Feathr: LinkedIn Feature Store Now Available in Azure

Feathr: LinkedIn Feature Store Now Available in Azure

With the advancement of AI and machine learning, companies are starting to use complex machine learning pipelines in various applications, such as recommendation systems, fraud detection, and more. These complex systems typically require hundreds to thousands of features to support critical business applications, and feature pipelines are maintained by different team members in different business groups.

In these machine learning systems, we encounter numerous challenges that consume a lot of energy from machine learning engineers and data specialists, including duplicated feature development, online-offline skew, and low-latency feature serving.

Duplicated Feature Development

In organizations, thousands of features are hidden in different scripts and formats; they are not captured, organized, and preserved, thus cannot be reused and amplified by other teams except those who created them.

Since feature development is crucial for machine learning models, and features cannot be shared, data specialists must duplicate their efforts in feature development across different teams.

Online-Offline Skew

When it comes to features, autonomous training and interactive serving usually require different data serving pipelines—ensuring feature consistency across different environments comes at a high cost.

Teams refrain from using real-time data for serving due to the complexity of providing the right data.

Providing a convenient way to ensure data correctness at a specific point in time is key to preventing label leakage.

Low-Latency Feature Serving

For real-time applications, retrieving features from a database for real-time serving without compromising response latency and with high throughput can be a challenging task.

Easy access to low-latency features is crucial in many machine learning scenarios, and optimization is needed to consolidate various REST API calls for features.

To address these challenges, a concept called the Feature Store was developed, so that:

  • Features are centralized within the organization and can be reused
  • Features can be served synchronously between offline and online environments
  • Features can be served in real-time with low latency
  • Introducing Feathr, a battle-tested feature store

Building a feature store from scratch takes time, and much more time is spent making it stable, scalable, and user-friendly. Feathr is a feature store that has been in production and tested at LinkedIn for over 6 years, serving the entire LinkedIn machine learning feature platform with thousands of production features.

At Microsoft, the LinkedIn team and the Azure team have collaborated closely with Feathr as an open-source project, made it extensible, and created built-in integration with Azure. It is available in this GitHub repository, and you can learn more about Feathr in the LinkedIn engineering blog.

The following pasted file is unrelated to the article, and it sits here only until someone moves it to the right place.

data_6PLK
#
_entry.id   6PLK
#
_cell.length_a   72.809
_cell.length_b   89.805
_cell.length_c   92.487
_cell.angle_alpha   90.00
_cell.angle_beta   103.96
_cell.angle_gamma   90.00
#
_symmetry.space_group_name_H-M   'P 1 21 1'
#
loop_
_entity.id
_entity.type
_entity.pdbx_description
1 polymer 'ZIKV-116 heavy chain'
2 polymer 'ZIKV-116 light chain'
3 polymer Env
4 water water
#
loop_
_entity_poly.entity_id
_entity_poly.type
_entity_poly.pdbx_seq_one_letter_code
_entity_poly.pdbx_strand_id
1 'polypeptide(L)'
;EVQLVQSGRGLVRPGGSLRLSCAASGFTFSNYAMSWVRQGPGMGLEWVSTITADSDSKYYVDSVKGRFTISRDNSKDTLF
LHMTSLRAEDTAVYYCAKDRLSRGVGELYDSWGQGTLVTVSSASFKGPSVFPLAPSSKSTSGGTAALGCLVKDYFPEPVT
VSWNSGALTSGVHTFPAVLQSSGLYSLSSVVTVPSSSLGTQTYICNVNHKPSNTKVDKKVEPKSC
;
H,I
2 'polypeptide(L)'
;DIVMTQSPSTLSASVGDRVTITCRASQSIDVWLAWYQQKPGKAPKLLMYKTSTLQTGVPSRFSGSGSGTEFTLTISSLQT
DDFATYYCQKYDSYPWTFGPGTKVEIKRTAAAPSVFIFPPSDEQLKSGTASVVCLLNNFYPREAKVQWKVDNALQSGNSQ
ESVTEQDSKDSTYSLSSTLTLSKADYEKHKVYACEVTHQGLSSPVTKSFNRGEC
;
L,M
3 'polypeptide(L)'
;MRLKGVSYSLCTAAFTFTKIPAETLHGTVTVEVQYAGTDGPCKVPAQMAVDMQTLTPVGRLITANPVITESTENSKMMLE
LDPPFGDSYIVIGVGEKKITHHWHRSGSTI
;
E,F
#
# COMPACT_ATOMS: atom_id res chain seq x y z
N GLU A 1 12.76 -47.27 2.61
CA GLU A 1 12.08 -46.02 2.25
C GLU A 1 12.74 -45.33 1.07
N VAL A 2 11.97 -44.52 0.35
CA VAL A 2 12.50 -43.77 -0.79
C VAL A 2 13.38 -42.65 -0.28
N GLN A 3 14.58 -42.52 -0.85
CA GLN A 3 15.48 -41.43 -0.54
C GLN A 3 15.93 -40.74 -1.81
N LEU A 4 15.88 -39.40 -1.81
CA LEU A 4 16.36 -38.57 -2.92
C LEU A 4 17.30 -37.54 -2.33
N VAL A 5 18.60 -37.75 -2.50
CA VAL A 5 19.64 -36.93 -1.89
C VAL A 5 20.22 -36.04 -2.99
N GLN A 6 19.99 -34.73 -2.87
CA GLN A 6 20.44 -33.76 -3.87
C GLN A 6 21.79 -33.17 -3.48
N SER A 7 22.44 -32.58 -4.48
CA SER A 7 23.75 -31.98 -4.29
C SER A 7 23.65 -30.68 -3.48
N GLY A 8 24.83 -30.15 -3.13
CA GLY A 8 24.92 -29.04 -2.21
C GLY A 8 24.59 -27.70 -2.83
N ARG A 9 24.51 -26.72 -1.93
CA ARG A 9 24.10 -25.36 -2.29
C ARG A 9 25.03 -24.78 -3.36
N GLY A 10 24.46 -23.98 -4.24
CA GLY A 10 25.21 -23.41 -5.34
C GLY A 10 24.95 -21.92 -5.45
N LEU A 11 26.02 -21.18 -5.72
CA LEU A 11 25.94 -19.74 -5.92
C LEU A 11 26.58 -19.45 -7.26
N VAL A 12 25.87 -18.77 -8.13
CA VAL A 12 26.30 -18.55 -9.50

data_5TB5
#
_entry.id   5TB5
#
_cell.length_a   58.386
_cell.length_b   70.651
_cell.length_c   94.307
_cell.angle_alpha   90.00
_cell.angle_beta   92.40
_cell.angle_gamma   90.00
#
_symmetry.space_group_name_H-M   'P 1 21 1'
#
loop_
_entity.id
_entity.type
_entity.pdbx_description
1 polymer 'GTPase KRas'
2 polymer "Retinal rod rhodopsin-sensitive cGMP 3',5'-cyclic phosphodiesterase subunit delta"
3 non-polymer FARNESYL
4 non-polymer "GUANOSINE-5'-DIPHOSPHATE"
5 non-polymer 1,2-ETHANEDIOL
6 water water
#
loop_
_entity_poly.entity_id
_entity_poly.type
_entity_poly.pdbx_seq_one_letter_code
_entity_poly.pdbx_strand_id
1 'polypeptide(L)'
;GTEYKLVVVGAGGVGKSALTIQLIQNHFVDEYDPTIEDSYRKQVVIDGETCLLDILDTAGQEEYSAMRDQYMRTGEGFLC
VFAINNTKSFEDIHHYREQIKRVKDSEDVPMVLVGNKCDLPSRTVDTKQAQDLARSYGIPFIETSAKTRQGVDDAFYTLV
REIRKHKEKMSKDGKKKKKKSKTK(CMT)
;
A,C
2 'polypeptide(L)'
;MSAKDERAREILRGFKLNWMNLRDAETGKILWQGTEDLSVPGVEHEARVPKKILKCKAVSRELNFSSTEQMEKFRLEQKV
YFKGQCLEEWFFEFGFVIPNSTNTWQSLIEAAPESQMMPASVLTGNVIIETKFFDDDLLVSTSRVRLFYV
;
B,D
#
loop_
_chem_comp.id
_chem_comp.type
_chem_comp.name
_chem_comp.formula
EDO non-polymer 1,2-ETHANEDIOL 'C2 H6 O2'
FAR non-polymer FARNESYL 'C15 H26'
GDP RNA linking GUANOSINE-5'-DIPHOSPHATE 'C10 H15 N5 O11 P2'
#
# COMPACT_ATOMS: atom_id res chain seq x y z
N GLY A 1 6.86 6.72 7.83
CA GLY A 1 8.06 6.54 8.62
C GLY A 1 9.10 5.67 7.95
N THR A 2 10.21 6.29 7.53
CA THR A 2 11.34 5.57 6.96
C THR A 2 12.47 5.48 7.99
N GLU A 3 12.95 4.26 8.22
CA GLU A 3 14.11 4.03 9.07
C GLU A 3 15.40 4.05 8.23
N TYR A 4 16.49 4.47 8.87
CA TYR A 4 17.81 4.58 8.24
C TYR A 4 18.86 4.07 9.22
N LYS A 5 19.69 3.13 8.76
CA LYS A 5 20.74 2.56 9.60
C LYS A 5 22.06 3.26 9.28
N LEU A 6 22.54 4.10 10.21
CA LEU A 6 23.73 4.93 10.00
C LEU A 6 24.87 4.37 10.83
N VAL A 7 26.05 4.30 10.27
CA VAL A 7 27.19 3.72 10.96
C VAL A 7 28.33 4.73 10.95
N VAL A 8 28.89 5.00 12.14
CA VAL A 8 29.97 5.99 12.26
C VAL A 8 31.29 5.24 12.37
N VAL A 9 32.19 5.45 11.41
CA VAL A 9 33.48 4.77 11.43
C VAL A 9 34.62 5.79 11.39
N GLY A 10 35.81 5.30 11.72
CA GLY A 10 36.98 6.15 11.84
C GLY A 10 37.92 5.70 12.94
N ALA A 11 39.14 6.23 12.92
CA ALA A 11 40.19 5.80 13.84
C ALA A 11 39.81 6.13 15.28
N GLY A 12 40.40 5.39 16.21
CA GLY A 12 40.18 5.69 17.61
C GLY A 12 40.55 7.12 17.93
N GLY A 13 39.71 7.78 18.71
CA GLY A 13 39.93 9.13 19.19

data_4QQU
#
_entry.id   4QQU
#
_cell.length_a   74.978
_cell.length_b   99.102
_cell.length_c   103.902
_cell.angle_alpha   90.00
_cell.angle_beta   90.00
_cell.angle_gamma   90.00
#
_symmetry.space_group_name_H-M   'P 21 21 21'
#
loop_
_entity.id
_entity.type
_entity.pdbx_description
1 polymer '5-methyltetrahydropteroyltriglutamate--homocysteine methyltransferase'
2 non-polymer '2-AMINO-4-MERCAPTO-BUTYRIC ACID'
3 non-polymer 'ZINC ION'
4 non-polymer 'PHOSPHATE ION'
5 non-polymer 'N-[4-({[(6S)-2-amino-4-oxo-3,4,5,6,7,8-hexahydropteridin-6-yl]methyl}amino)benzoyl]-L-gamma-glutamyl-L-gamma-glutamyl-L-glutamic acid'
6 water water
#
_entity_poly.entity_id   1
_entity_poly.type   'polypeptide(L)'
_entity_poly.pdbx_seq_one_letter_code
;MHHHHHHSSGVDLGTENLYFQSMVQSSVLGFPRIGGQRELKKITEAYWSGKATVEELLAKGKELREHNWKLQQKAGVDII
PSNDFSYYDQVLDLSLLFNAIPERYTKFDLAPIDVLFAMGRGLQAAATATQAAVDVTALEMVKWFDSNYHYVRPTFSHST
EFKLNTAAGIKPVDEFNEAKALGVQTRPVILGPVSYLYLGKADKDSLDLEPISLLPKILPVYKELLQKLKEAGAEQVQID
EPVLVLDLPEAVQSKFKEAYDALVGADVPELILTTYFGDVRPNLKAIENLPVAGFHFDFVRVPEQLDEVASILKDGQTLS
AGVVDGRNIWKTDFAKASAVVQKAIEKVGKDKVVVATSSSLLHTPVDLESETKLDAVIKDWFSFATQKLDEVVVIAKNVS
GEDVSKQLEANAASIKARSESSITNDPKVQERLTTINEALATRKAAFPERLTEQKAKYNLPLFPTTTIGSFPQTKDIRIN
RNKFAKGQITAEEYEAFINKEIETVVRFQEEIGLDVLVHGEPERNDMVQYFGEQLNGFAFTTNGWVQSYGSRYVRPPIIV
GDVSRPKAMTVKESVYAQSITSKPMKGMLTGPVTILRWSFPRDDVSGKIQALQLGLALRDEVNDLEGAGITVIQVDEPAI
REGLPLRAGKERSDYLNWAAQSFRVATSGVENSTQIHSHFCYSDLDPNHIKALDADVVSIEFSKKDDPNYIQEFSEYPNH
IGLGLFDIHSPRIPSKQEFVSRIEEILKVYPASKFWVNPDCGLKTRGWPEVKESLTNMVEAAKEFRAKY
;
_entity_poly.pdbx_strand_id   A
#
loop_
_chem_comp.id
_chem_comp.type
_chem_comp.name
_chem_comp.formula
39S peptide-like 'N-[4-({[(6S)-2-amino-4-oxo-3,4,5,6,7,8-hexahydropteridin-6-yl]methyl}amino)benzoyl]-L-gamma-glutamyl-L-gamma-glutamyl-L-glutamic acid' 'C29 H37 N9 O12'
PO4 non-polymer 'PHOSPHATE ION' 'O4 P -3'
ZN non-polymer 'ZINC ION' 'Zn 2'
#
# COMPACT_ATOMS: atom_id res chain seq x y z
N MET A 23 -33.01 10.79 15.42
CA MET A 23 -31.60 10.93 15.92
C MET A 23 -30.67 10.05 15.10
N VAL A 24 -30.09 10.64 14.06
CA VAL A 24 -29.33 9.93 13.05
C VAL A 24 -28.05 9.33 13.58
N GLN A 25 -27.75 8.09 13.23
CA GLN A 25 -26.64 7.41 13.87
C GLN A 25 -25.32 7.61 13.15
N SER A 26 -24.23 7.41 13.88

Some key points about Feathr include:

  • Scalability with built-in optimizations. For example, based on certain internal use cases, Feathr can handle billions of rows and PB-scale data using built-in optimizations such as Bloom filters and salted joins.
  • Wide support for time-travel connections and aggregations: Feathr has high-performance built-in operators designed for the Feature Store, including time-based aggregations, sliding window joins, lookup functions, all with timestamp precision.
  • Extensive user-defined function (UDF) customization capabilities with native PySpark and Spark SQL support for simplifying data processing and analysis for data practitioners.
  • Pythonic API for low learning curve access to everything. Integration with model building, so data practitioners can be productive from day one.
  • Rich type system, including embedding support for advanced ML/DL scenarios. One common use case is creating embeddings for customer profiles, and these embeddings can be reused across the organization in all ML applications.
  • Native cloud integration with a simplified and scalable architecture, illustrated in the next section.
  • Easier feature sharing and reuse: Feathr has a built-in feature registry, making it easy to share features across different teams and empower team productivity.

A data or machine learning engineer creates features using their preferred tools (such as pandas, Azure Machine Learning, Azure Databricks, and others).

These features are loaded into offline stores, which can be:

  1. Azure SQL Database (including serverless), Azure Synapse dedicated SQL pool (formerly SQL DW).
  2. Object storage, such as Azure Blob storage, Azure Data Lake Store, etc. The format can be Parquet, Avro, or Delta Lake.